It's a Wonderful Life is 90% a Horror Film

The first time I saw It's a Wonderful Life, around 1986, I was alone at home and had never heard of the movie. It was depressing, long, and got more depressing as it went. I couldn't figure out where the story was going. But for some reason, I kept watching. This is not a wonderful life, I thought. George Bailey saw his dreams crushed, life was hard, and the one wealthy man in town was pure evil. And when the angel showed up, it got even worse. And poor Uncle Billy!

So evidently Uncle Billy isn’t allowed to just slightly gloat in this Wonderful Life universe – he can’t even walk away from a party without crashing into something and falling down – he’s a lovably disorganized, slightly kooky guy until he’s not so lovable – at least not to George Bailey anymore. So, every time I see Uncle Billy smile and fold that newspaper with the money inside and just hand it over to Mr. Potter I nearly scream. I scream thinking of myself, too. That moment of recognition in yourself – the nightmarish thought of committing some kind of easy blunder that results in consequences so dire, that you wish you’d never left the house that morning. Or that week, for that matter. The “what if?” spiral that leads to catastrophizing – a “what if?” that will become a grim alternate reality for George Bailey, when one wishes that, one not only never stepped out of the house, but never stepped outside for a week. In Bailey’s case, he wished he had never stepped into life.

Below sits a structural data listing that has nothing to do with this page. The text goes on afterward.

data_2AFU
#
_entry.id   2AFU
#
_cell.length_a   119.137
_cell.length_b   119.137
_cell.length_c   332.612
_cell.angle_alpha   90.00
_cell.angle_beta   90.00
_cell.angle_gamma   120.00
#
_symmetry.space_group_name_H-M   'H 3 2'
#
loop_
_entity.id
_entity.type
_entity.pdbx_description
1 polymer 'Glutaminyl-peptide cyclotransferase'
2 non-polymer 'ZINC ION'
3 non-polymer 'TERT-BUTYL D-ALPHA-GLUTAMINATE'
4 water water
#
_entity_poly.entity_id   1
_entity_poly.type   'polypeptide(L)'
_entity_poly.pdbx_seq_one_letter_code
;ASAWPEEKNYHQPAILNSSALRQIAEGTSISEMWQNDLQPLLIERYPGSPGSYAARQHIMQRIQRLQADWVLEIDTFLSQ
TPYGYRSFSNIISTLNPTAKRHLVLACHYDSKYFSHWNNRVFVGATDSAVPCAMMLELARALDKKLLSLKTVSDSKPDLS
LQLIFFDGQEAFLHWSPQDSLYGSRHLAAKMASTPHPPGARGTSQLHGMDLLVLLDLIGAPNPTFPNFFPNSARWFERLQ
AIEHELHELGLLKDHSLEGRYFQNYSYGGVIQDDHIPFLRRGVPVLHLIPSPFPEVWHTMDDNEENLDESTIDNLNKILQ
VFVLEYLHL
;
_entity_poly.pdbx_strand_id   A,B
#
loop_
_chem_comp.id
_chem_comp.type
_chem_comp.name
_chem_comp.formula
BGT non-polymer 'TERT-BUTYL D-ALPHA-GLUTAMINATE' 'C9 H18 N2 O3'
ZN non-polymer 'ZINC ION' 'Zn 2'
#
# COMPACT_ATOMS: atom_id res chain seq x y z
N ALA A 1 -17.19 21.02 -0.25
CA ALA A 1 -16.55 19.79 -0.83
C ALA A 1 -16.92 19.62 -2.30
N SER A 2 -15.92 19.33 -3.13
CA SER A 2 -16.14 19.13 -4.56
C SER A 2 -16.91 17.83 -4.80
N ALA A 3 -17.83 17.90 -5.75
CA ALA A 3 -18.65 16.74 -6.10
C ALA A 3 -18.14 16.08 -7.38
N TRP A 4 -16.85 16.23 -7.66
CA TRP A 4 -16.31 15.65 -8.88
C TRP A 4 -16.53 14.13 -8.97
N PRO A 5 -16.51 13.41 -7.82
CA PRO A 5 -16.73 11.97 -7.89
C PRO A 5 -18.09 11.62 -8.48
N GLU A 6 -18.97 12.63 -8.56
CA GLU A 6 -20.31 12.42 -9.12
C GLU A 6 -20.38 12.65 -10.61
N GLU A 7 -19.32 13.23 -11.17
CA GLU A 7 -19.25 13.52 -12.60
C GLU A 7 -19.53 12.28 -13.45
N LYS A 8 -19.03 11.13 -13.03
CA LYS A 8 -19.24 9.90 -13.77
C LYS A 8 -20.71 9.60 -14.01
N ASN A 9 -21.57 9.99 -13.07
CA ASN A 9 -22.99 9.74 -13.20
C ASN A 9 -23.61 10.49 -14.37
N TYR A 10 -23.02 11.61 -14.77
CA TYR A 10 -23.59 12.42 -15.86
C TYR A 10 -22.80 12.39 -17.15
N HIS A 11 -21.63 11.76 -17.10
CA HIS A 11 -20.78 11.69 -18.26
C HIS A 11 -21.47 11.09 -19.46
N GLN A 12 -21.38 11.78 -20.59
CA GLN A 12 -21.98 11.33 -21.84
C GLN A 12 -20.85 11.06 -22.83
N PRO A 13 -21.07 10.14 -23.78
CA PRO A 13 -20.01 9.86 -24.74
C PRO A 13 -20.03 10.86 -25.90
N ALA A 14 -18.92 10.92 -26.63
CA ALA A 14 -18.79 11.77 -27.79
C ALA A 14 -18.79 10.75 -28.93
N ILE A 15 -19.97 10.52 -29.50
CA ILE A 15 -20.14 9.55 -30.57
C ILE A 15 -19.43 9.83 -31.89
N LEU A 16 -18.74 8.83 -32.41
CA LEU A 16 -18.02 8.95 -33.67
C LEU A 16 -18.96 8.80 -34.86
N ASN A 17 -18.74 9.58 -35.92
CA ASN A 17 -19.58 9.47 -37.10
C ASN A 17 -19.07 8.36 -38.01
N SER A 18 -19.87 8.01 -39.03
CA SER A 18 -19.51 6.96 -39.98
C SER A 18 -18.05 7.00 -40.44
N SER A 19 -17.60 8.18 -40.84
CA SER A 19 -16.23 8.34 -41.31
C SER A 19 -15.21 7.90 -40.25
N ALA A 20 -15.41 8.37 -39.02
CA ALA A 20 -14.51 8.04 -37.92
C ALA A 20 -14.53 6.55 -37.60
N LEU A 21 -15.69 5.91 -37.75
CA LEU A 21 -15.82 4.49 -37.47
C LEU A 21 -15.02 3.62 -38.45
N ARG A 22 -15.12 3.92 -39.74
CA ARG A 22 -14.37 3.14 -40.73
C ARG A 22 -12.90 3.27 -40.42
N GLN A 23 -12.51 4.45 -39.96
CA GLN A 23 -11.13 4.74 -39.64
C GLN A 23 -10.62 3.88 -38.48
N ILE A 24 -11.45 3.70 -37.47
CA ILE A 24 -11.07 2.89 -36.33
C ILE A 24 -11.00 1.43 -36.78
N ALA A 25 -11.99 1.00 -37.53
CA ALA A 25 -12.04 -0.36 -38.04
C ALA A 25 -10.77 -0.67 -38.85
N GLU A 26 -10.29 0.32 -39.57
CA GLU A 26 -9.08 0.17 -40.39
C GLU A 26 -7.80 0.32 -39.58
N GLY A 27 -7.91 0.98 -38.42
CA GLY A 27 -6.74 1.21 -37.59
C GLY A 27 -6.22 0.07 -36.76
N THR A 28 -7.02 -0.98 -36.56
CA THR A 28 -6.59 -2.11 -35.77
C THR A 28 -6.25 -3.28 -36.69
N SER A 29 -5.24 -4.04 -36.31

An essay by Kim Morgan explains why I couldn't stop watching the movie all those years ago. Each of the residents of Bedford Falls are well-fleshed-out real people, with their hopes and dreams and quirks. They get kicked down a lot, but they're just doing the best they can. We can see ourselves in them. The theme for most of the film is that no good deed goes unpunished. No wonder the main character is on the verge of suicide. It's a Wonderful Life is an old fashioned horror film in that it instills a spirit of dread and despair in the viewer. Read how each character is shortchanged at Beverly Cinema. -via Metafilter 

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